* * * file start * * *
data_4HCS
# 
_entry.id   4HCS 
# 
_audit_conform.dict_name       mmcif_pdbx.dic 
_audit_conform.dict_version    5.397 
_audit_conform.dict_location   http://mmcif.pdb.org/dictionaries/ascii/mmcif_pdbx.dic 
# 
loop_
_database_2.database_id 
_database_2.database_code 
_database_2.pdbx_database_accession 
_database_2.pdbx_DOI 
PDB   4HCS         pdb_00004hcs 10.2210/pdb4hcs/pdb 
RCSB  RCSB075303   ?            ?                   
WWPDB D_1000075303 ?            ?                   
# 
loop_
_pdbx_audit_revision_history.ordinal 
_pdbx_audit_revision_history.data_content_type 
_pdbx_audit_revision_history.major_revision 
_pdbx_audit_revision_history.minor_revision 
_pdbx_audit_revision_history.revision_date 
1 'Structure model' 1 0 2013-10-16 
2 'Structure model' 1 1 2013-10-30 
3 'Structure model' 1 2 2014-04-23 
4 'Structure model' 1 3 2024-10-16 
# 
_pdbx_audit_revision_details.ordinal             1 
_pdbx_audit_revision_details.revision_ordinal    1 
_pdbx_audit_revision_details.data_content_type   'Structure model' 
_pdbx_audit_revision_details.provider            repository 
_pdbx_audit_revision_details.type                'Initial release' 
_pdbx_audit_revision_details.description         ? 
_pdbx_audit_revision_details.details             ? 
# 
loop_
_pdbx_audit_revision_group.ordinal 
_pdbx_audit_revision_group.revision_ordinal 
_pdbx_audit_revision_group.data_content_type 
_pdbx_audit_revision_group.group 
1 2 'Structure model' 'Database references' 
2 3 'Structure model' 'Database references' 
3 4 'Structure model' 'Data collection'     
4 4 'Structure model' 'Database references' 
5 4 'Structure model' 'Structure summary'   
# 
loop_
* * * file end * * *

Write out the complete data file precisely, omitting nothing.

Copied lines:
data_4HCS
# 
_entry.id   4HCS 
# 
_audit_conform.dict_name       mmcif_pdbx.dic 
_audit_conform.dict_version    5.397 
_audit_conform.dict_location   http://mmcif.pdb.org/dictionaries/ascii/mmcif_pdbx.dic 
# 
loop_
_database_2.database_id 
_database_2.database_code 
_database_2.pdbx_database_accession 
_database_2.pdbx_DOI 
PDB   4HCS         pdb_00004hcs 10.2210/pdb4hcs/pdb 
RCSB  RCSB075303   ?            ?                   
WWPDB D_1000075303 ?            ?                   
# 
loop_
_pdbx_audit_revision_history.ordinal 
_pdbx_audit_revision_history.data_content_type 
_pdbx_audit_revision_history.major_revision 
_pdbx_audit_revision_history.minor_revision 
_pdbx_audit_revision_history.revision_date 
1 'Structure model' 1 0 2013-10-16 
2 'Structure model' 1 1 2013-10-30 
3 'Structure model' 1 2 2014-04-23 
4 'Structure model' 1 3 2024-10-16 
# 
_pdbx_audit_revision_details.ordinal             1 
_pdbx_audit_revision_details.revision_ordinal    1 
_pdbx_audit_revision_details.data_content_type   'Structure model' 
_pdbx_audit_revision_details.provider            repository 
_pdbx_audit_revision_details.type                'Initial release' 
_pdbx_audit_revision_details.description         ? 
_pdbx_audit_revision_details.details             ? 
# 
loop_
_pdbx_audit_revision_group.ordinal 
_pdbx_audit_revision_group.revision_ordinal 
_pdbx_audit_revision_group.data_content_type 
_pdbx_audit_revision_group.group 
1 2 'Structure model' 'Database references' 
2 3 'Structure model' 'Database references' 
3 4 'Structure model' 'Data collection'     
4 4 'Structure model' 'Database references' 
5 4 'Structure model' 'Structure summary'   
# 
loop_